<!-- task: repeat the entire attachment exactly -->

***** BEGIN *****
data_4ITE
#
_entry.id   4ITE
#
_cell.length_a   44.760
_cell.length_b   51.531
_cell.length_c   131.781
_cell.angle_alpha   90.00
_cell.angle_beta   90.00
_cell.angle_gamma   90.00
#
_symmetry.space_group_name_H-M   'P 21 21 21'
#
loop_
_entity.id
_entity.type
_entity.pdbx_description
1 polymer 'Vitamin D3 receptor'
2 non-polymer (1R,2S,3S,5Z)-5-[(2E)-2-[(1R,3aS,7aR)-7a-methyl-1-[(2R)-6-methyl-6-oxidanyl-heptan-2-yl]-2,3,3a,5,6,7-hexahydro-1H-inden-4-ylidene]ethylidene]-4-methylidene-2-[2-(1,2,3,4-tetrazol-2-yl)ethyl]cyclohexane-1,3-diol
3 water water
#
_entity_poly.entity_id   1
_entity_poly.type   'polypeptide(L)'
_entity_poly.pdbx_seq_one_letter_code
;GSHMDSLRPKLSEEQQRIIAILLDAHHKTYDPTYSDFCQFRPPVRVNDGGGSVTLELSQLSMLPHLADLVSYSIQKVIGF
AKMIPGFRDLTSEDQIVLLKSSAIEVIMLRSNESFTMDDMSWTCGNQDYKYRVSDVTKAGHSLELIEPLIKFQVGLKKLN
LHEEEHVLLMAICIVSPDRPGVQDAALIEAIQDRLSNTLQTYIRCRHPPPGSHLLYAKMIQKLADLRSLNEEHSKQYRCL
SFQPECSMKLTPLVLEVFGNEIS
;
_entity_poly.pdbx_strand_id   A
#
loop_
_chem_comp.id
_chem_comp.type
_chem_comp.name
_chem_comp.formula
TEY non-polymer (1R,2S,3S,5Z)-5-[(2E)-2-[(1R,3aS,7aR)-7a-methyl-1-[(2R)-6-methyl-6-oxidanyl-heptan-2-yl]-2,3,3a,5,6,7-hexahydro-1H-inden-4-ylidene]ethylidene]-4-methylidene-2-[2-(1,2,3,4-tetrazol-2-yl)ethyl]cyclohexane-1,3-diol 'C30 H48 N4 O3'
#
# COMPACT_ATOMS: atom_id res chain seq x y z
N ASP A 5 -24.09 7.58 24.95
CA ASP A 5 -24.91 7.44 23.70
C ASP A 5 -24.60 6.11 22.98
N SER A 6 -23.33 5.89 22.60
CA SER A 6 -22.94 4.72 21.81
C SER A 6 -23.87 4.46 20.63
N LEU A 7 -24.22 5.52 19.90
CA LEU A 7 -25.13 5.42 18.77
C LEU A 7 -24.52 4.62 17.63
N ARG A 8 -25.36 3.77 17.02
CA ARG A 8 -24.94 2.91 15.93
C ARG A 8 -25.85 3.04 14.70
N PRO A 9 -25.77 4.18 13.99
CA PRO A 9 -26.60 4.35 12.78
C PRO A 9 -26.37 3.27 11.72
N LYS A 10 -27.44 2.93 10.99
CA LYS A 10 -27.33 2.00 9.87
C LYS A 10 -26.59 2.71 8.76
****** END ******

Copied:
data_4ITE
#
_entry.id   4ITE
#
_cell.length_a   44.760
_cell.length_b   51.531
_cell.length_c   131.781
_cell.angle_alpha   90.00
_cell.angle_beta   90.00
_cell.angle_gamma   90.00
#
_symmetry.space_group_name_H-M   'P 21 21 21'
#
loop_
_entity.id
_entity.type
_entity.pdbx_description
1 polymer 'Vitamin D3 receptor'
2 non-polymer (1R,2S,3S,5Z)-5-[(2E)-2-[(1R,3aS,7aR)-7a-methyl-1-[(2R)-6-methyl-6-oxidanyl-heptan-2-yl]-2,3,3a,5,6,7-hexahydro-1H-inden-4-ylidene]ethylidene]-4-methylidene-2-[2-(1,2,3,4-tetrazol-2-yl)ethyl]cyclohexane-1,3-diol
3 water water
#
_entity_poly.entity_id   1
_entity_poly.type   'polypeptide(L)'
_entity_poly.pdbx_seq_one_letter_code
;GSHMDSLRPKLSEEQQRIIAILLDAHHKTYDPTYSDFCQFRPPVRVNDGGGSVTLELSQLSMLPHLADLVSYSIQKVIGF
AKMIPGFRDLTSEDQIVLLKSSAIEVIMLRSNESFTMDDMSWTCGNQDYKYRVSDVTKAGHSLELIEPLIKFQVGLKKLN
LHEEEHVLLMAICIVSPDRPGVQDAALIEAIQDRLSNTLQTYIRCRHPPPGSHLLYAKMIQKLADLRSLNEEHSKQYRCL
SFQPECSMKLTPLVLEVFGNEIS
;
_entity_poly.pdbx_strand_id   A
#
loop_
_chem_comp.id
_chem_comp.type
_chem_comp.name
_chem_comp.formula
TEY non-polymer (1R,2S,3S,5Z)-5-[(2E)-2-[(1R,3aS,7aR)-7a-methyl-1-[(2R)-6-methyl-6-oxidanyl-heptan-2-yl]-2,3,3a,5,6,7-hexahydro-1H-inden-4-ylidene]ethylidene]-4-methylidene-2-[2-(1,2,3,4-tetrazol-2-yl)ethyl]cyclohexane-1,3-diol 'C30 H48 N4 O3'
#
# COMPACT_ATOMS: atom_id res chain seq x y z
N ASP A 5 -24.09 7.58 24.95
CA ASP A 5 -24.91 7.44 23.70
C ASP A 5 -24.60 6.11 22.98
N SER A 6 -23.33 5.89 22.60
CA SER A 6 -22.94 4.72 21.81
C SER A 6 -23.87 4.46 20.63
N LEU A 7 -24.22 5.52 19.90
CA LEU A 7 -25.13 5.42 18.77
C LEU A 7 -24.52 4.62 17.63
N ARG A 8 -25.36 3.77 17.02
CA ARG A 8 -24.94 2.91 15.93
C ARG A 8 -25.85 3.04 14.70
N PRO A 9 -25.77 4.18 13.99
CA PRO A 9 -26.60 4.35 12.78
C PRO A 9 -26.37 3.27 11.72
N LYS A 10 -27.44 2.93 10.99
CA LYS A 10 -27.33 2.00 9.87
C LYS A 10 -26.59 2.71 8.76